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“ And fain it would stoop downward

To the mirrored wave below;
And fain it would soar upward

In the evening's crimson glow.”

- Well have I seen that castle,

That castle by the sea,
And the moon above it standing,

And the mist rise solemnly."

“ The winds and the waves of ocean,

Had they a merry chime?
Didst thou hear, from those lofty chambers,

The harp and the minstrel's rhyme ?"

“ The winds and the waves of ocean,

They rested quietly;
But I heard on the gale a sound of wail,

And tears came to mine eye.”

« And sawest thou on the turrets

The king and his royal bride?
And the wave of their crimson mantles ?

And the golden crown of pride?

“Led they not forth, in rapture,

A beauteous maiden there,
Resplendent as the morning sun,

Beaming with golden hair?"

5. Well saw I the ancient parents,

Without the crown of pride ;
They were moving slow, in weeds of woe;

No maiden was by their side !"



CASABIANCA. - Mrs. Hemans.

The boy stood on the burning deck,

Whence all but him had fled ; The flame that lit the battle's wreck

Shone round him o'er the dead.

Yet beautiful and bright he stood,

As born to rule the storm; A creature of heroic blood,

A proud, though childlike, form.

The flames rolled on,

he would not go, Without his father's word; That father, faint in death below,

His voice no longer heard.

He called aloud, Say, father, say

If yet my task is done !"
He knew not that the chieftain lay

Unconscious of his son.

“ Speak, father!" once again he cried,

“If I may yet be gone,” And but the booming shots replied,

And fast the flames rolled on.

Upon his brow he felt their breath,

And in his waving hair,
And looked from that lone post of death

In still, yet brave despair.



And shouted but once more aloud,

My father! must I stay?"
While o'er him fast, through sail and shroud,

The wreathing fires made way.

They wrapt the ship in splendor wild,

They caught the flag on high,
And streamed above the gallant child,

Like banners in the sky.

There came a burst of thunder sound ;

The boy, — 0, where was he?
Ask of the winds, that far around

With fragments strewed the sea!

With mast, and helm, and pennon fair,

That well had borne their part;
But the noblest thing that perished there

Was that young, faithful heart.



At the gate of old Grenada, when all its bolts are

barred, At twilight, at the Vega-gate, there is a trampling

heard ; There is a trampling heard, as of horses treading slow, And a weeping voice of women, and a heavy sound

of woe. • What tower is fallen? what star is set? what chief

come these bewailing ?” “ A tower is fallen! A star is set !- Alas! alas for




Three times they knock, three times they cry, the

doors wide open throw; Dejectedly they enter, and mournfully they go ! In gloomy lines they mustering stand beneath the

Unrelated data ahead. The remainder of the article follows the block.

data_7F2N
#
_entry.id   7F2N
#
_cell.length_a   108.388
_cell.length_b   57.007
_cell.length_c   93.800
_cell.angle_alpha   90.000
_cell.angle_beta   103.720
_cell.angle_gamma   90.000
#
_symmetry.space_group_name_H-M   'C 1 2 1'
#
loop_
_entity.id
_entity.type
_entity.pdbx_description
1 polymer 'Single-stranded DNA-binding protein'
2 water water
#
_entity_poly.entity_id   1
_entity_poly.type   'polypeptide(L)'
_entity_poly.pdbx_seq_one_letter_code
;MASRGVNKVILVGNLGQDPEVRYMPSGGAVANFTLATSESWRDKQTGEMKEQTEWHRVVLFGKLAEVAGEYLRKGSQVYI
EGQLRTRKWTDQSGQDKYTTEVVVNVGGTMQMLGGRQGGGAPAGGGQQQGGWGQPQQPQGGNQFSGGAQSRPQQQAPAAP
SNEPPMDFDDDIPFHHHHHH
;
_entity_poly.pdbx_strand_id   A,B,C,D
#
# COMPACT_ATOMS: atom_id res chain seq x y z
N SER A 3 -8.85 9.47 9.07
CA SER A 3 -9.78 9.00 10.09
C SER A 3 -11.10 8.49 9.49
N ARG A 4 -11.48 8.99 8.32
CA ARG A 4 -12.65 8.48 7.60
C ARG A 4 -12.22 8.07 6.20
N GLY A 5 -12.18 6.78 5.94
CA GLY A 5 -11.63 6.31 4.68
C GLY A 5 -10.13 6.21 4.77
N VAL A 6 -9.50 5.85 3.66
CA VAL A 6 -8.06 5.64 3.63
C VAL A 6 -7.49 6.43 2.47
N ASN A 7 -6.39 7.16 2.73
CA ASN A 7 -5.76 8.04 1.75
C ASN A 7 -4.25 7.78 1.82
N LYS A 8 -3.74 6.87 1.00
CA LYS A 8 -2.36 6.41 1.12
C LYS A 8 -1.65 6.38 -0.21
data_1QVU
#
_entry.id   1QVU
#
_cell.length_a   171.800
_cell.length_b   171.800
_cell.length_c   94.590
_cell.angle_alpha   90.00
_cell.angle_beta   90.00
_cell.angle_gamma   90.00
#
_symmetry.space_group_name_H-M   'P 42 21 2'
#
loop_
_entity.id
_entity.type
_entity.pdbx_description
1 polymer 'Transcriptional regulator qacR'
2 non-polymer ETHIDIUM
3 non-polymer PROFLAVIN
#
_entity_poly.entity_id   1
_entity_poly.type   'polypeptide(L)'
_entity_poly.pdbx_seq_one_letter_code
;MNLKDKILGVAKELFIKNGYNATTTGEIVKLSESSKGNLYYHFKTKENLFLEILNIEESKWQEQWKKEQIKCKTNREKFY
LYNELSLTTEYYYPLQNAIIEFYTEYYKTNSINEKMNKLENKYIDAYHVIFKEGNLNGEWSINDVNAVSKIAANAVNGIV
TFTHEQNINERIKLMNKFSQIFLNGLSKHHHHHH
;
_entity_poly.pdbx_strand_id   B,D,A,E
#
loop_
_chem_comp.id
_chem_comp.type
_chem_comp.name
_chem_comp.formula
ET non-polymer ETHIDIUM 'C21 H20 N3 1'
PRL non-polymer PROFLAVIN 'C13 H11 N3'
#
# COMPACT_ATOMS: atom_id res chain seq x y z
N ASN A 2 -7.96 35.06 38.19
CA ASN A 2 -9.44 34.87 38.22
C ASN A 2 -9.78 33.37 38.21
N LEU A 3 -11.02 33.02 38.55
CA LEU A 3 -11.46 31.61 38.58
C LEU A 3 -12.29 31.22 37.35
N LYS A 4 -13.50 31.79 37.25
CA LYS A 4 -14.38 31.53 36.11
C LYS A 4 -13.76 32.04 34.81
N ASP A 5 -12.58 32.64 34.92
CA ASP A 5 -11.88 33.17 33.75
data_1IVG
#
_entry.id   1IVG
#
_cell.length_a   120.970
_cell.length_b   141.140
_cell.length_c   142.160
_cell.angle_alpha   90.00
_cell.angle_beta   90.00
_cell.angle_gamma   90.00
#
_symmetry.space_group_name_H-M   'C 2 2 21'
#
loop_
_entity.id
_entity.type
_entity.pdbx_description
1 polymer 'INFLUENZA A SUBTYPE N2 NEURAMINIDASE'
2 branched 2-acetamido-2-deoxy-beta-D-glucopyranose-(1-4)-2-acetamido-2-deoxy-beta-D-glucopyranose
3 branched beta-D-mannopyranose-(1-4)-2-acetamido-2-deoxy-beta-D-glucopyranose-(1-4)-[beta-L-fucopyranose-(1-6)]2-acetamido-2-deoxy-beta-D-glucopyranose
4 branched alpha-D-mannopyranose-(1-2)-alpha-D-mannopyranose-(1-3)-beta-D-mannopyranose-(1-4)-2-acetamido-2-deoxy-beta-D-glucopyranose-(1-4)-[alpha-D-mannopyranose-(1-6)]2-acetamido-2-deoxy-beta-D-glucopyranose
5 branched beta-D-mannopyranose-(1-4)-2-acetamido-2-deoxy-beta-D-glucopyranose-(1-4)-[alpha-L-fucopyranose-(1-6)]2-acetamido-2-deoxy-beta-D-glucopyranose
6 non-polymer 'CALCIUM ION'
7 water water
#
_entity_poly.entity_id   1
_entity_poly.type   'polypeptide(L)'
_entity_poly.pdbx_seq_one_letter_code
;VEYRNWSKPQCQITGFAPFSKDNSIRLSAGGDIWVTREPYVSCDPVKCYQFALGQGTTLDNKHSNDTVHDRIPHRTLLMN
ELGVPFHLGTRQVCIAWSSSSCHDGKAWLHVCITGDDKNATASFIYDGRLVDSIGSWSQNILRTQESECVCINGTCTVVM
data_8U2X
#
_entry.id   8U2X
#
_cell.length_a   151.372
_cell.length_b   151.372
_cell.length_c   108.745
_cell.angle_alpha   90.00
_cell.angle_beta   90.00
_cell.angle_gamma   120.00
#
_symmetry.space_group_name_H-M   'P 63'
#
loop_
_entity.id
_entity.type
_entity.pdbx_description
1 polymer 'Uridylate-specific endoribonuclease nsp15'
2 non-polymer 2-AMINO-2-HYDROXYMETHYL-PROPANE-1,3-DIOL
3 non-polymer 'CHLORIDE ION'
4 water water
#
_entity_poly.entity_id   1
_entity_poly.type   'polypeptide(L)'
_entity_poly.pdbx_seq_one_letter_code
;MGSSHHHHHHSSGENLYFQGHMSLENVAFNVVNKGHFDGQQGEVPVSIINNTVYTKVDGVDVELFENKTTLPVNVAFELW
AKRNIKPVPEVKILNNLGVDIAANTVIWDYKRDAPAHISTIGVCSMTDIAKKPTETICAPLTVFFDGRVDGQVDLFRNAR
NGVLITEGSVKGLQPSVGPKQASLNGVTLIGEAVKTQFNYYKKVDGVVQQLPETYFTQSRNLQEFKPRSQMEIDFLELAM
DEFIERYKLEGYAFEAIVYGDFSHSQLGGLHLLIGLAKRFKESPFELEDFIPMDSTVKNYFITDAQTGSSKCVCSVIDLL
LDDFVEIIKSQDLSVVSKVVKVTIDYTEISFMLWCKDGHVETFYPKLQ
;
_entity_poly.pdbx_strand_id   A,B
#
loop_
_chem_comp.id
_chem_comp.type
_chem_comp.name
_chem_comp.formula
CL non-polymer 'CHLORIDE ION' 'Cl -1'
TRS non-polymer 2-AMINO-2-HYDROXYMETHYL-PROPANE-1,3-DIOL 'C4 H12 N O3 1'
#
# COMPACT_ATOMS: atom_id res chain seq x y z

hollow porch, Each horseman holding in his hand a black and flam

ing torch. Wet is each eye as they go by, and all around is

wailing For all have heard the misery,—“Alas! alas for Celin!”

Him yesterday a Moor did slay, of Bencerrage's blood; 'Twas at the solemn jousting; around the nobles stood; The nobles of the land were there, and the ladies

bright and fair Looked from their latticed windows, the haughty sight

to share; But now the nobles all lament, the ladies are bewailing, For he was Grenada's darling knight,- 66 Alas! alas

for Celin !"

Before him ride his vassals, in order two by two,
With ashes on their turbans spread, most pitiful to

view; Behind him his four sisters, each wrapped in sable veil, Between the tambour's dismal strokes take up their

doleful tale; When stops the muffled drum, ye hear their brother

less wailing, And all the people, far and near, cry,-“Alas ! alas

for Celin!”

The Moorish maid at her lattice stands, the Moor

stands at his door; One maid is wringing of her hands, and one is weep

ing sore;

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Down to the dust men bow their heads and ashes

black they strew Upon their broidered garments, of crimson, green,

and blue; Before each gate the bier stands still, then bursts the

loud bewailing From door and lattice, high and low,-“ Alas! alas

for Celin !"

An old, old woman cometh forth, when she hears the

people cry; Her hair is white as silver, like horn her glazéd eye; It's she who nursed him at her breast, who nursed him

long ago; She knows not whom they all lament, but ah! she

soon shall know. With one loud shriek, she forward breaks, when her

ears receive their wailing; “Let me kiss my Celin ere I die!-- Alas! alas for


FLOWERS. — Leigh Hunt.

We are the sweet flowers,

Born of sunny showers, (Think, whene'er you see us, what our beauty saith ;)

Utterance mute and bright,

Of some unknown delight, We fill the air with pleasure by our simple breath;

All who see us love us,

We befit all places ; Unto sorrow we give smiles, and unto graces, graces.

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